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Acrylamide in Food: Toxicity & Safety

Instructor: Laura Foist

Laura has a Masters of Science in Food Science and Human Nutrition and has taught college Science.

Acrylamides are a toxic substance that are believed to cause cancer, yet acrylamides are frequently found in food. In this lesson we will learn what acrylamides are and how they can be avoided.

Sources of Acrylamides

Processed meat, French fries, microwave popcorn, microwaves, cell phones, and the list just seems to go on and on. These are all things accused of causing cancer. After a while, we start to wonder what the point is, everything seems to cause cancer. Today we are going to look at one of these cancer-causing substances, acrylamide.

Acrylamide is found in foods such as French fries, chocolate chip cookies, and pretzels. An acrylamide is a compound with the chemical formula of C3H5NO. It is formed with an amino acid (asparagine) combined with a reducing sugar (fructose or glucose) in high heat (above 250 degrees Fahrenheit). In most instances asparagine and sugar can combine without problems, in fact, the reaction between asparagine and sugar creates many desired products such as caramel and roast meat. When this reaction is allowed to proceed further under high temperatures acrylamide can form.

Acrylamide structure

Since high temperatures are necessary for acrylamides to form they are particularly common in fried foods, which is why French fries are one of the most common sources of acrylamides. Meats don't often have acrylamides forming as they have little to no sugars to combine with the asparagine. Many baked goods (breads and cookies) have acrylamides forming because they have plenty of reducing sugars, and although we don't typically think of baked foods as being high in protein they do still have some proteins, therefore, asparagine is present as well.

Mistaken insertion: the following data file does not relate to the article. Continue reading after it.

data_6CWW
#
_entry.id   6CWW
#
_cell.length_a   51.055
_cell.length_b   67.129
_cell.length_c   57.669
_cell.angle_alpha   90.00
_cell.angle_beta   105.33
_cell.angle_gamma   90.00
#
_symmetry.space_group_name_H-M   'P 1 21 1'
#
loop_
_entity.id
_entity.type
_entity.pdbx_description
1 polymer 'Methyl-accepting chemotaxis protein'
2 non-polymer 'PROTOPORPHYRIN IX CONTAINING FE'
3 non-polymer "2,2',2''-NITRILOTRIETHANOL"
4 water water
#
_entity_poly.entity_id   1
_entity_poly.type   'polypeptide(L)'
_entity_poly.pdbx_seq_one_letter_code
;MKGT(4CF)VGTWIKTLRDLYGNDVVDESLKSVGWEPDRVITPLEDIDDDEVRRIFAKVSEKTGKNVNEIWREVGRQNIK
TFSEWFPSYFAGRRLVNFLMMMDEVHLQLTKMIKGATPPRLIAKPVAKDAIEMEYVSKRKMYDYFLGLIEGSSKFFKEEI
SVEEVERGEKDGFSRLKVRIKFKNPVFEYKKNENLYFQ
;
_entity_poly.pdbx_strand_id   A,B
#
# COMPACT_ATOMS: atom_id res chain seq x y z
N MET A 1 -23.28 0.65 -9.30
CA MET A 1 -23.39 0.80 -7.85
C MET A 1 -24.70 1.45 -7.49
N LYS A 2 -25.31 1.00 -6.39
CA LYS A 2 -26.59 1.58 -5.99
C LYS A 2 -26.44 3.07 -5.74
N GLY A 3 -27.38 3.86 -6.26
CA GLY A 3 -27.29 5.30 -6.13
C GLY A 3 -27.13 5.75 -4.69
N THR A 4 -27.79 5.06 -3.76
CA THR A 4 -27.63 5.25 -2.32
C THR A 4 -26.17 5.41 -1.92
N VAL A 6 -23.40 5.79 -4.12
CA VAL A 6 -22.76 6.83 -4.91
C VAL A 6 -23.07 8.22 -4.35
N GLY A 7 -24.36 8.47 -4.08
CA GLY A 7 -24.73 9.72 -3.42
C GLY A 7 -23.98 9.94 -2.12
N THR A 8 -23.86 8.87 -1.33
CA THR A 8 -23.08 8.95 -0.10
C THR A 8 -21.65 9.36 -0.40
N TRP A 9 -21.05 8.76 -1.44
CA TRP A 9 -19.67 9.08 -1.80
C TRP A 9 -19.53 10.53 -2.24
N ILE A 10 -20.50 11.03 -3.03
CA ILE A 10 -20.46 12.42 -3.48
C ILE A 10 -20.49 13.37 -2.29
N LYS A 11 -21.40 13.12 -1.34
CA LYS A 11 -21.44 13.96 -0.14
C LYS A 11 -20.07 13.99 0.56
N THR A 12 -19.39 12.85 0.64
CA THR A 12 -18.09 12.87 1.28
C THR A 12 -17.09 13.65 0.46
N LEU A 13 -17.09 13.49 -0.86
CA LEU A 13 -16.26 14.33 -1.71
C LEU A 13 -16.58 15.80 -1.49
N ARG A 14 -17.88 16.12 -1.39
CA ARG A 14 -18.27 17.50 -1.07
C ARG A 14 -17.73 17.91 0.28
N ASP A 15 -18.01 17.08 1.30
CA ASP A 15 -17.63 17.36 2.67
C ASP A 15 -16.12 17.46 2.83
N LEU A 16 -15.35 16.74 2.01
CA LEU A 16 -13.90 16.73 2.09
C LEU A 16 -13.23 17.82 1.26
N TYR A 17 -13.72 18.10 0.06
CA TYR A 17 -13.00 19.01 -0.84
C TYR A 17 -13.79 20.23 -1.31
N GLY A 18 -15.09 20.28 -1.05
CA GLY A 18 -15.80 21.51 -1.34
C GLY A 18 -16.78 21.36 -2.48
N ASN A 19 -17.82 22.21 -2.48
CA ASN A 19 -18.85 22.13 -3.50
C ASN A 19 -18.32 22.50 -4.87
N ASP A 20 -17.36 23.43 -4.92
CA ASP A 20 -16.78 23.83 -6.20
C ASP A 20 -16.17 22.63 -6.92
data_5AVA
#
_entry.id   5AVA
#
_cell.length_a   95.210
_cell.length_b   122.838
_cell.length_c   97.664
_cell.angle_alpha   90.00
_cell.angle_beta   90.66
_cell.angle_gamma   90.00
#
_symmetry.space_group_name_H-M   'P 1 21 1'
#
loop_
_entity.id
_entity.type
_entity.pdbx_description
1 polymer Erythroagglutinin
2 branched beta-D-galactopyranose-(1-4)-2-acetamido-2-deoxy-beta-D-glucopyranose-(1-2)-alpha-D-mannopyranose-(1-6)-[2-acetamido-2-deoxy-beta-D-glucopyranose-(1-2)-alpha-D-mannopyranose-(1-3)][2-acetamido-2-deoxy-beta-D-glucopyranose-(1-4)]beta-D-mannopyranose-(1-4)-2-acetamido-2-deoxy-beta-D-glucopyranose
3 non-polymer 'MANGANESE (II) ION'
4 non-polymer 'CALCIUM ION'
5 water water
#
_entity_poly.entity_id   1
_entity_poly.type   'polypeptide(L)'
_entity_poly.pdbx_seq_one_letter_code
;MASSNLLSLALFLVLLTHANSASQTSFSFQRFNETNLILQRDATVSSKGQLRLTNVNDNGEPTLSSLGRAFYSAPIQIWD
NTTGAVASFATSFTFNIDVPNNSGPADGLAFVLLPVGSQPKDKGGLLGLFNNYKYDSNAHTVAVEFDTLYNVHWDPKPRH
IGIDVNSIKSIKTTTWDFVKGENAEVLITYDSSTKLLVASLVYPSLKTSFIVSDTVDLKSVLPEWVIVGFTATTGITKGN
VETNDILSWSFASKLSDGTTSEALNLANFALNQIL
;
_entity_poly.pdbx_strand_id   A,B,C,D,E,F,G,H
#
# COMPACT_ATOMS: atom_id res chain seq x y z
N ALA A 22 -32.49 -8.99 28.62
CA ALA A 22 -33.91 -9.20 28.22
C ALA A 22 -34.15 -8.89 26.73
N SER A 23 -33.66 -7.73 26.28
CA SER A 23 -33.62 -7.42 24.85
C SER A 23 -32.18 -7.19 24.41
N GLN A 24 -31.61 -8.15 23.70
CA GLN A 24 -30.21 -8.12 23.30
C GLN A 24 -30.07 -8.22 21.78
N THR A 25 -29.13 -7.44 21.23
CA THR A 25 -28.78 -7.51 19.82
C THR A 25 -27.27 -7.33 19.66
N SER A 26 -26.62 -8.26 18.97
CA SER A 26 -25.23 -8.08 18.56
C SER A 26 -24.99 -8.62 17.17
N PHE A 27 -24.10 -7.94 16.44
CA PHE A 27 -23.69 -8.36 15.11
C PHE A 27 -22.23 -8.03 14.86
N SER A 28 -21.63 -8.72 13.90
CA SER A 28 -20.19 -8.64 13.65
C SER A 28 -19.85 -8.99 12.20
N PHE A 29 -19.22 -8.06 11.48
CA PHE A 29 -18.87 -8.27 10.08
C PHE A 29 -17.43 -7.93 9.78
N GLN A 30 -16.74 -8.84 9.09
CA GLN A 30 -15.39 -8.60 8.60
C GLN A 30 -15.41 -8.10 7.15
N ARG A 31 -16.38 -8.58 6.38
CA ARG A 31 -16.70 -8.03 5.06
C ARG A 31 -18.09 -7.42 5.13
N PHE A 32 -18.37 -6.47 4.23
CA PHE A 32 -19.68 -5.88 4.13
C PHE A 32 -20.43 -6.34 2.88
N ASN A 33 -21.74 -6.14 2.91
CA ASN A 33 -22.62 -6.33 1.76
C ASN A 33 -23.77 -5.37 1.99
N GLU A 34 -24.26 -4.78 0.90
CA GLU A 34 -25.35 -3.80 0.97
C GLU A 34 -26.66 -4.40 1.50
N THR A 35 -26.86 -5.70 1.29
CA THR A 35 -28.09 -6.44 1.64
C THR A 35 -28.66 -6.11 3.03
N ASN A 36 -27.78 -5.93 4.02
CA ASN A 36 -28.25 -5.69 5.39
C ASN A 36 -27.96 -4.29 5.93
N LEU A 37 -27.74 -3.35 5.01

Acrylamide Toxicity

Let's first go over how we know that acrylamides are toxic. Typically these studies are performed by feeding rats or other rodents large amounts of the substance in question. Scientists then compare the rate of cancer growth in rats that were fed the substance to rats that weren't fed the substance. For example, a rat may be fed 32 milligrams of acrylamide mixed with water. After 4 weeks of feeding the solution to the rats each day, the rat is dissected to determine how many tumors it has. Realize that 32 milligrams is a LOT, a typical human won't eat that much in their entire life, let alone every day. This is the easiest way to determine to what extent acrylamides may cause cancer. We also realize that rats are not humans, humans may react to something differently than a rat, but it is the best model we have been able to devise. In these studies, the rats fed acrylamides had a much higher rate of tumors than the rats with no acrylamides.

There have also been a few human studies. In these studies, scientists have subjects fill out a questionnaire once a year or so asking what kinds of foods they eat, how much, and how frequently. After 10 years they then compare the rates of cancer. These studies have been inconclusive as to whether or not there is an increased risk of cancer in those who consume more foods with acrylamides. The problem with these studies is that they are not controlled, the subjects are required to self-report what they have consumed. There are many other factors that play a role in the inconclusive nature of the human studies as our bodies are complicated. Despite the inconclusive nature of acrylamide toxicity, it is still suggested that we avoid acrylamides in order to stay as healthy as possible.

Acrylamide Safety

Most foods can be safely prepared with little to no acrylamides present. For foods that are unavoidable to prepare without the presence of acrylamides, there are certain steps that can be taken to limit the level. Since fried potato products are the most common to contain acrylamides, a lot of research has taken place to determine how to reduce the level of acrylamides.

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